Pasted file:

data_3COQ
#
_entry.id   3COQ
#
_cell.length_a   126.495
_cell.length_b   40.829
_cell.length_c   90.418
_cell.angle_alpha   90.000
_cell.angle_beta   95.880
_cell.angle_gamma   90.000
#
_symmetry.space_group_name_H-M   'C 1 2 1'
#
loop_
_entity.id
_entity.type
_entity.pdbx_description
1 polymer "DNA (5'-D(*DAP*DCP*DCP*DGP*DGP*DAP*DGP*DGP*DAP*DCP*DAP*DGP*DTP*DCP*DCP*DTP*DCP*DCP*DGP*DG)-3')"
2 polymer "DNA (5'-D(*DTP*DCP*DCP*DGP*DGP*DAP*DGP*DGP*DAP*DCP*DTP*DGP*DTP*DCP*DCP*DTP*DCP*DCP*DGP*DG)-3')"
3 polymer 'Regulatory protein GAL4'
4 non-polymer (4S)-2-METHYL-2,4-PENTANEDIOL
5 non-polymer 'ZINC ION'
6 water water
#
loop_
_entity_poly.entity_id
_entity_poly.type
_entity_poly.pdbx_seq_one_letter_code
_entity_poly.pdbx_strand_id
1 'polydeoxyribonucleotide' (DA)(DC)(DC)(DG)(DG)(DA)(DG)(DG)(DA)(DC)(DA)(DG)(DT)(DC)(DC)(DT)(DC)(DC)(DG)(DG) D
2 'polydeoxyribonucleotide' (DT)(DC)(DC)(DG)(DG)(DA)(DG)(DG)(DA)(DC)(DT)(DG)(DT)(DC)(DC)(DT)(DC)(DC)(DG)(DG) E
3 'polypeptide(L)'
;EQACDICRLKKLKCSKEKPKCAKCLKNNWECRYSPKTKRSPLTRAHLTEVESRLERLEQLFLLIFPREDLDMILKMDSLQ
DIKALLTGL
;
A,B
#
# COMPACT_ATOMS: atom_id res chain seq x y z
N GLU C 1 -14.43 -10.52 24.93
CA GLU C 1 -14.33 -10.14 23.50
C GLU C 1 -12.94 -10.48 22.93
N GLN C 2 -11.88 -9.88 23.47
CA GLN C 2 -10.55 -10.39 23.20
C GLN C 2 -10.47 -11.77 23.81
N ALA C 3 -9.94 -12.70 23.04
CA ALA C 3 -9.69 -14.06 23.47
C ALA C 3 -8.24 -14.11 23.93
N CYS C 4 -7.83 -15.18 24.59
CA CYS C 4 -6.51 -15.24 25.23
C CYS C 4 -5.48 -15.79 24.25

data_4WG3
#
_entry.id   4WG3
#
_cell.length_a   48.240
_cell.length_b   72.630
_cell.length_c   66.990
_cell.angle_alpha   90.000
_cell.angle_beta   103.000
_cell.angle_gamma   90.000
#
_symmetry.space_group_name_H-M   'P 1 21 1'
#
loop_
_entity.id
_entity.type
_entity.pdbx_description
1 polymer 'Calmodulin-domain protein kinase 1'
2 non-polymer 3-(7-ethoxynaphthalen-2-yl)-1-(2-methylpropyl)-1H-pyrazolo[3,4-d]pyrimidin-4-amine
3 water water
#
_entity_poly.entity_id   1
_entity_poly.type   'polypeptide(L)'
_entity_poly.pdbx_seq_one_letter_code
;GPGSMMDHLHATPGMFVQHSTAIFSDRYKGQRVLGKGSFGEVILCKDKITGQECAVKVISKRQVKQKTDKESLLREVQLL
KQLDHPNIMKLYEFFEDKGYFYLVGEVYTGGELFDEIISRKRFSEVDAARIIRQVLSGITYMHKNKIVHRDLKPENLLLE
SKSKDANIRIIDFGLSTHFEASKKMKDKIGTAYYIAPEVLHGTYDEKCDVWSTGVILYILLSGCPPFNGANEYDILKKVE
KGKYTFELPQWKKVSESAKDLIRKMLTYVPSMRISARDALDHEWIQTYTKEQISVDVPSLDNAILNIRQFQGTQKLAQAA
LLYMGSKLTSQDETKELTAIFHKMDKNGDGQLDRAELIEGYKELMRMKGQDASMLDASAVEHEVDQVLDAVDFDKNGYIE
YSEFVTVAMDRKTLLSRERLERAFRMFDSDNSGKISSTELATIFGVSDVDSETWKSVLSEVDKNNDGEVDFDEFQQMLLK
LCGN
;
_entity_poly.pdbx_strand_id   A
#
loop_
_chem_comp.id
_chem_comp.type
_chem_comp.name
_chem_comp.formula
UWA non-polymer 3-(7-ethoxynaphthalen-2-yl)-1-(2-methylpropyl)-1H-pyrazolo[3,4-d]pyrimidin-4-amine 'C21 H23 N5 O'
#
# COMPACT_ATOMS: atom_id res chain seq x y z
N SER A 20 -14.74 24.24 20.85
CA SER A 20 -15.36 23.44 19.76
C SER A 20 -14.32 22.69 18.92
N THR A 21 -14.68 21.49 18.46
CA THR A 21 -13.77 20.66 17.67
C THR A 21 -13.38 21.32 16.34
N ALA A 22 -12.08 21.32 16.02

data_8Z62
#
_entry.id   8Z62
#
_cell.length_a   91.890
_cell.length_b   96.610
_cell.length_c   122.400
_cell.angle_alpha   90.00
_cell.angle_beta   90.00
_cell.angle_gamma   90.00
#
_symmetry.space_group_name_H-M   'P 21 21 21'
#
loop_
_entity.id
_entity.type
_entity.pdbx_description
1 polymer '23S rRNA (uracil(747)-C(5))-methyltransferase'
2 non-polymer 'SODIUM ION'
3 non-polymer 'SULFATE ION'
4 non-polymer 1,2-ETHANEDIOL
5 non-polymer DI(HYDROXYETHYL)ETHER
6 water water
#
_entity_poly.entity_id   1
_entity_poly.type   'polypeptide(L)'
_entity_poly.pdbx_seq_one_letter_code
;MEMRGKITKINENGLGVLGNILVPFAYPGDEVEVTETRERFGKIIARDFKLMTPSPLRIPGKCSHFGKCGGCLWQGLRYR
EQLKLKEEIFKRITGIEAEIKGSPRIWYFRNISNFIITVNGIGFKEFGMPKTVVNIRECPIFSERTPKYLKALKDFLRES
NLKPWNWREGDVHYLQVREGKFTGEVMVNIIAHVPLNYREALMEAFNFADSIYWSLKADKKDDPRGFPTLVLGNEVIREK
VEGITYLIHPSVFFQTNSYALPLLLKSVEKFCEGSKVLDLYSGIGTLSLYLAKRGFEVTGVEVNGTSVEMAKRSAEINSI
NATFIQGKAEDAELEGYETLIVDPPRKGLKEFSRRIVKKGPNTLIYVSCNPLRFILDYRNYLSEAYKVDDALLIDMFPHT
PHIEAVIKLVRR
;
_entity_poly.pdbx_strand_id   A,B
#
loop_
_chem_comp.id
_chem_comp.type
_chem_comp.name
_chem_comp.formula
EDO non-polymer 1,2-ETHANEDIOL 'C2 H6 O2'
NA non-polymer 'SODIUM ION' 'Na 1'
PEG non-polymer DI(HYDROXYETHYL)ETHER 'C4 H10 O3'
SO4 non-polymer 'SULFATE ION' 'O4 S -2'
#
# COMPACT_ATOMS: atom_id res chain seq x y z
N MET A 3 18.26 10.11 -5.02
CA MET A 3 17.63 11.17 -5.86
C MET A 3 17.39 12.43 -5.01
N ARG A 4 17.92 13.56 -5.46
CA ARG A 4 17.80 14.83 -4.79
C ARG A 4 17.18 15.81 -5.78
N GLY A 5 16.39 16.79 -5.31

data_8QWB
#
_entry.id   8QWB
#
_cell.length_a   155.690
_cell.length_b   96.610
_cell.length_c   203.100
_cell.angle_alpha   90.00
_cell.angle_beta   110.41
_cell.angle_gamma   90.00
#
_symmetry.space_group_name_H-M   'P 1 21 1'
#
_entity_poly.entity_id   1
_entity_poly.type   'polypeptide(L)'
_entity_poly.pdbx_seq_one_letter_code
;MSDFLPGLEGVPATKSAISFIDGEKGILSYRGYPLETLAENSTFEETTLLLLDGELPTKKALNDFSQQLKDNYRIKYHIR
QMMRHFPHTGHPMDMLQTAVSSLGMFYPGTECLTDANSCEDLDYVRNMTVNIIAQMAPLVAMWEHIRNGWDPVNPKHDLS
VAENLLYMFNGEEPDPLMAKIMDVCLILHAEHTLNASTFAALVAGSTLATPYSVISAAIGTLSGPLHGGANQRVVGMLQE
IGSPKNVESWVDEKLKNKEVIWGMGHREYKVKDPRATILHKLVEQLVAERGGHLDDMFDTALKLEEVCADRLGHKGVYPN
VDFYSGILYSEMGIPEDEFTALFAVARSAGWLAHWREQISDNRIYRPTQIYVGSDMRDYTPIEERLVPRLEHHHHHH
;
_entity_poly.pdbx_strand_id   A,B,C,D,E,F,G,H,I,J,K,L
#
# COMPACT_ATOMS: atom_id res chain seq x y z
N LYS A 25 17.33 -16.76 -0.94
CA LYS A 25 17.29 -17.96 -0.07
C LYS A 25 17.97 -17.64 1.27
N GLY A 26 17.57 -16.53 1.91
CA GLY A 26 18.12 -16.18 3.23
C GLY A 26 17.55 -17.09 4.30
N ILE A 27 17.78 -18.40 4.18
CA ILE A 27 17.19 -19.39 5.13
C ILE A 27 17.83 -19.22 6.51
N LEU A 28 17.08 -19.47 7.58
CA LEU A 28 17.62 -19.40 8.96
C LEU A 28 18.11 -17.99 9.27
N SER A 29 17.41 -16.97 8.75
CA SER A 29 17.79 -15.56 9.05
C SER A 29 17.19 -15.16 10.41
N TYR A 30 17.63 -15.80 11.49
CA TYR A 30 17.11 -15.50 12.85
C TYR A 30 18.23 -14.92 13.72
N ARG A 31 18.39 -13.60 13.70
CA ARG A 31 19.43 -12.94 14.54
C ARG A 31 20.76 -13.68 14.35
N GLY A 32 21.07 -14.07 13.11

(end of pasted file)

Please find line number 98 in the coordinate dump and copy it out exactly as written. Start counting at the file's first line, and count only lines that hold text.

C THR A 21 -13.38 21.32 16.34